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Denethor-centric meta over at Tumblr

So I ... may have committed a meta today.


It's looking at the book scenes where Denethor says he wished Boromir's and Faramir's places had been replaced and where he orders Faramir to try to defend (retake in the movies) Osgiliath. I wanted to look at just wht was going on in those scenes and so talked a bit about the LOTR scenes and the HoME drafts, as well as some comments Tolkien makes about Denethor in the letters.

Comments welcome here or there. If anyone runs an archive that's interested in a cleaned-up version of it, please let me know.


( 7 comments — Leave a comment )
Apr. 6th, 2015 12:57 am (UTC)
I saw that over on Tumblr and enjoyed the discussion. I like the idea that Denethor meant he wished they'd switched placed because Boromir would have brought the ring to Minas Tirith instead of aiding Frodo in his quest, verses the idea that he wished it were Faramir who was dead instead of Boromir. It would be a lovely thing to post at Many Paths to Tread.
Apr. 6th, 2015 03:16 am (UTC)
It's not wishful thinking, I don't think - that really is the most straightforward way I can think to read the text! It's doubly clear in the drafts that that was what Tolkien was thinking. Of course, it's a bit of a philosopher's difference: Denethor knew places switched would mean Faramir was dead, but I do think the difference matters.

I may throw it up at MPTT. That's a good suggestion, thanks!
Apr. 6th, 2015 04:09 am (UTC)
I would love to see it over at MPTT! We can never have enough non-fiction there!

BTW, I had a bunch more to say, but it got eaten by the internet somewhere along the line. *sigh*
Apr. 6th, 2015 01:09 am (UTC)
Thank you! This is an excellent defense of Denethor and very much in line with my own understanding of his desire to have their places exchanged, not to mention his reasoning behind sending Faramir to Osgiliath. Your point that the conversation between Faramir and Denethor is as a captain to his lord rather than a son to his father is key to understanding so much about the dynamics between these two, particularly after Faramir has just knowingly gone against orders in a way that could (in Denethor's view) compromise everything.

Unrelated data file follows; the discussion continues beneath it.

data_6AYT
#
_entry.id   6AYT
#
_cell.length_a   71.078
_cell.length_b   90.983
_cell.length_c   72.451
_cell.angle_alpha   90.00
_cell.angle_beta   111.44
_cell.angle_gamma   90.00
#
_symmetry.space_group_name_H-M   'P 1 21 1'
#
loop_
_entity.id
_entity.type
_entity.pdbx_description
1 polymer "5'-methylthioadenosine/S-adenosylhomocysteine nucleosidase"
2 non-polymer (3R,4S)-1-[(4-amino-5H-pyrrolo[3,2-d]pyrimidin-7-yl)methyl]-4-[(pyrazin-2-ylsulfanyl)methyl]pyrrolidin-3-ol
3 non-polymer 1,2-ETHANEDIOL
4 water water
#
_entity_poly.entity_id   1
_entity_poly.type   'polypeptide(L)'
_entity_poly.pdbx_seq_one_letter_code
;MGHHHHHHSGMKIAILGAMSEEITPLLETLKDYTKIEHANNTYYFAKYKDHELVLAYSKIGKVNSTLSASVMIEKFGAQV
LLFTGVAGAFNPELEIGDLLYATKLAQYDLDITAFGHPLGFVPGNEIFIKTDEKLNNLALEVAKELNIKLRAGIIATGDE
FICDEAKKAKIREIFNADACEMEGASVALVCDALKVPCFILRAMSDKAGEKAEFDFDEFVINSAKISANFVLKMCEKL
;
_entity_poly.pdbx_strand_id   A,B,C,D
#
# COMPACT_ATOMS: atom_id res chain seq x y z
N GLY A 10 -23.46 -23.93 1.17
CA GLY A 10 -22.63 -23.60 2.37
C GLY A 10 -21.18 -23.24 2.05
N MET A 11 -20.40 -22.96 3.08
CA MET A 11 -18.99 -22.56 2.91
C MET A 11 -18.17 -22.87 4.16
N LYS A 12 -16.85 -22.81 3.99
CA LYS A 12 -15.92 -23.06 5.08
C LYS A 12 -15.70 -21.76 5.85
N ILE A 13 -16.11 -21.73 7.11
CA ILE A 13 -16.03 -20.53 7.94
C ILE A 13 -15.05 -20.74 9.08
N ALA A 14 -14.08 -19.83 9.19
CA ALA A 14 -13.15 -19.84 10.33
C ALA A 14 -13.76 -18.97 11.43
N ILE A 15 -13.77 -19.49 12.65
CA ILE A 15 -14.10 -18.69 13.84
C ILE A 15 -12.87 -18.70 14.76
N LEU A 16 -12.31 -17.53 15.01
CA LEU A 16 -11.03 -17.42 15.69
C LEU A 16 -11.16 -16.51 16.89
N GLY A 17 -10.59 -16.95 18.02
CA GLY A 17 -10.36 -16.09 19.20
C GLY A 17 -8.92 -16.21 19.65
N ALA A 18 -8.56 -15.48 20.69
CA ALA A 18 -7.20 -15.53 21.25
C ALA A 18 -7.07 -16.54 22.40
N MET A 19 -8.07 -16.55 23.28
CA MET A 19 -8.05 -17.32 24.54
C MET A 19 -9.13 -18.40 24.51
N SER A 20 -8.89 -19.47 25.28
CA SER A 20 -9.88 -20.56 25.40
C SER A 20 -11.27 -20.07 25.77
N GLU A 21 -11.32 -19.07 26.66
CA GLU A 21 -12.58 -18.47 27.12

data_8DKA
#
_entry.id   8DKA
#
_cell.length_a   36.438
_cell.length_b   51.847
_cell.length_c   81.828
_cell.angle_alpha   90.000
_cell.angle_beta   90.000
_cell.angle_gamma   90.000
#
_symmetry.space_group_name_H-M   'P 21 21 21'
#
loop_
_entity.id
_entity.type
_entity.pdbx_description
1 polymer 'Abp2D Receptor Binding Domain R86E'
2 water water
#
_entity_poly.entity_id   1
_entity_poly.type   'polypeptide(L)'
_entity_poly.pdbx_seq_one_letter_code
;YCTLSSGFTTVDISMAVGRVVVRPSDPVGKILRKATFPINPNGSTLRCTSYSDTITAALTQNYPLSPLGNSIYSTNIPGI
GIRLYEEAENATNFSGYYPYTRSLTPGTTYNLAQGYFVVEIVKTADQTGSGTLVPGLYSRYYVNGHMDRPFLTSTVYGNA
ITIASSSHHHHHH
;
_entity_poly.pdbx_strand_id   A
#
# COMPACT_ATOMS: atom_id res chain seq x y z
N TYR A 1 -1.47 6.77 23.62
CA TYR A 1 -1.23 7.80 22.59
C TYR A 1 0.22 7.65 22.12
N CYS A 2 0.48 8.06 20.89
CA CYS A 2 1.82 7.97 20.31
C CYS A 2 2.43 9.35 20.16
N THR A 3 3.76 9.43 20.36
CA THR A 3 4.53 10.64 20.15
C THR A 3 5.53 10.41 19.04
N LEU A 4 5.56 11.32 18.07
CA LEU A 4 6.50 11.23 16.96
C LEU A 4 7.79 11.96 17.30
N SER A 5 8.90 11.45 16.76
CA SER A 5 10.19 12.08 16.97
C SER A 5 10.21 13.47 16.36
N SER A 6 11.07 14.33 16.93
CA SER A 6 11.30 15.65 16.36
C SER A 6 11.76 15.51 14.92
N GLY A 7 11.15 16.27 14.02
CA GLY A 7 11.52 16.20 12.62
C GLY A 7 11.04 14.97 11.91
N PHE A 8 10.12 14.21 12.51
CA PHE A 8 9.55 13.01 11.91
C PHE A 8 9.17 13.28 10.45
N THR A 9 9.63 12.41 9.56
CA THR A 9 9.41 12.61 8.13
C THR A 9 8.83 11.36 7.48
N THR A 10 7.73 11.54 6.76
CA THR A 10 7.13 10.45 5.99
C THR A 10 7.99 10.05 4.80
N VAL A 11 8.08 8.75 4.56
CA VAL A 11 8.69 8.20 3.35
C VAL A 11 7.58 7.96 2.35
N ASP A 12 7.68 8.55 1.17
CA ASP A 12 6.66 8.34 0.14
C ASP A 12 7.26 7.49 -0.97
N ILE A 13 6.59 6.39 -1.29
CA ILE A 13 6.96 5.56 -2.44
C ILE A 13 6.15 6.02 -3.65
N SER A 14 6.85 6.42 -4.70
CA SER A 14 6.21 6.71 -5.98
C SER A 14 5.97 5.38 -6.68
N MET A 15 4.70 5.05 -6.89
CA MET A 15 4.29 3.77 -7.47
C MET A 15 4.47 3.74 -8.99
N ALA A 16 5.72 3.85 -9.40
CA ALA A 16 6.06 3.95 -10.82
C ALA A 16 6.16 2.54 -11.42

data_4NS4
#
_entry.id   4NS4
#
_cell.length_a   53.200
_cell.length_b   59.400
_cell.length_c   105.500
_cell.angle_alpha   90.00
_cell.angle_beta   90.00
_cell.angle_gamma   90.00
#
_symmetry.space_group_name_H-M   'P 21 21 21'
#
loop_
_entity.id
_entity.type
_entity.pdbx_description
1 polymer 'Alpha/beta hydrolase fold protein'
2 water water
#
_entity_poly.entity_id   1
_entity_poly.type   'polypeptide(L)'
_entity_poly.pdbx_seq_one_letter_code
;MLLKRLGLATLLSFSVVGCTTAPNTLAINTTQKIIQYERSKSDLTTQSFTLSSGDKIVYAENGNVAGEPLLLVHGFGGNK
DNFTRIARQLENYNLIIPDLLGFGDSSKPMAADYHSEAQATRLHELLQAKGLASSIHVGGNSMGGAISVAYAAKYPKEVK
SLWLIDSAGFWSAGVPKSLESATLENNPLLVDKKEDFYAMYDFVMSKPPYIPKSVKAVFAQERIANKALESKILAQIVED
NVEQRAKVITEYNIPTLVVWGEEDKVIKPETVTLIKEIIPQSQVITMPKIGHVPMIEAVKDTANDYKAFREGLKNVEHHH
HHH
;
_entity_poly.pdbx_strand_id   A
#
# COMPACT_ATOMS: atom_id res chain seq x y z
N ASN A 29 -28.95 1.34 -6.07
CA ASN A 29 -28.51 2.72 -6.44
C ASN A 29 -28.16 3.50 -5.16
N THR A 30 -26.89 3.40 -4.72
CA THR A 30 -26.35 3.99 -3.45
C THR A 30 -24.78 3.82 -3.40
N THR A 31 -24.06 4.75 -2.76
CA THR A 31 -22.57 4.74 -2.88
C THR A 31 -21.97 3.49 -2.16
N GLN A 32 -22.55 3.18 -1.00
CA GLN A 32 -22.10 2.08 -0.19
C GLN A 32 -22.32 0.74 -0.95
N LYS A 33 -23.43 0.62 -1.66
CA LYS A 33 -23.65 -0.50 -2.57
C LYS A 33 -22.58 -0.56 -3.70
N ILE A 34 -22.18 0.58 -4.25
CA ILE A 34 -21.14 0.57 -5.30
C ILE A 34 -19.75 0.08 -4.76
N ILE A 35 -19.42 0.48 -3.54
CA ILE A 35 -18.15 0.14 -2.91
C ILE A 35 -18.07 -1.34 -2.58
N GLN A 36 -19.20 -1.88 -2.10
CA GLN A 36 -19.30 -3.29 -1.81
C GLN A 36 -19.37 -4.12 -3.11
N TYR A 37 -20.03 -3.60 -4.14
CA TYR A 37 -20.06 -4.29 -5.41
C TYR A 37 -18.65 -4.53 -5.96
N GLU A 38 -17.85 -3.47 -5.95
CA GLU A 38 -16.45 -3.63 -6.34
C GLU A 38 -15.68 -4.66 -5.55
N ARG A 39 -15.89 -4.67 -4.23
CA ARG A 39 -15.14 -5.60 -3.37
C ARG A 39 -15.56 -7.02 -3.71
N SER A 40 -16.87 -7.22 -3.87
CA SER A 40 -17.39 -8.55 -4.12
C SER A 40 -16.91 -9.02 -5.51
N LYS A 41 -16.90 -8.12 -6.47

Again, a most excellent essay and very much appreciated by an avid fan of Denethor!
Apr. 6th, 2015 11:48 am (UTC)
Excellent points, Marta!
You made really good use of the earlier draft, too.
One thing that I might have read a little differently--I didn't get the impression that the troops that Faramir had been commanding previously were necessarily minor forces--but I guess when he was commanding them directly under Denethor's eyes, it would usually have been as Boromir's second-in-command.
Apr. 6th, 2015 03:24 pm (UTC)
You know, that's an interesting question. I got the impression just from the way they're described that the group of troops we see in the Two Towers ambush/Henneth Annun regroup are the majority of his Ithilien troops, and certainly the troops we see in any detail (Mablung, Damrod, etc.) seem to know Faramir as well - that suggests intimacy and more ease of access than I think you'd see if Faramir was commanding troops on a scale like Boromir was, even the men who were under his immediate command before he became captain-general of the whole Gondorian military.

I'm also probably influenced by what seems likely to me, given Gondor's manpower shortage and the fact that Ithilien seems seen as a losing battle. I just don't get the impression that anyone expects the Rangers to seriously hold on to Ithilien. There's not even really any reason to try, other than history: no Gondorians are living there at that point, and the river provides a great tactical barrier behind them. What they can do is get information and perhaps make Mordor feel uncertain in that area. But I don't get the impression that Denethor is going to devote a lot of time and resources to this cause.

Then again that's what makes sense to me, more than a clear statement from Tolkien. It's interesting how people will interpret the same situation differently.
Apr. 7th, 2015 12:44 am (UTC)
A most interesting essay. I second you should post it on MPTT.
( 7 comments — Leave a comment )



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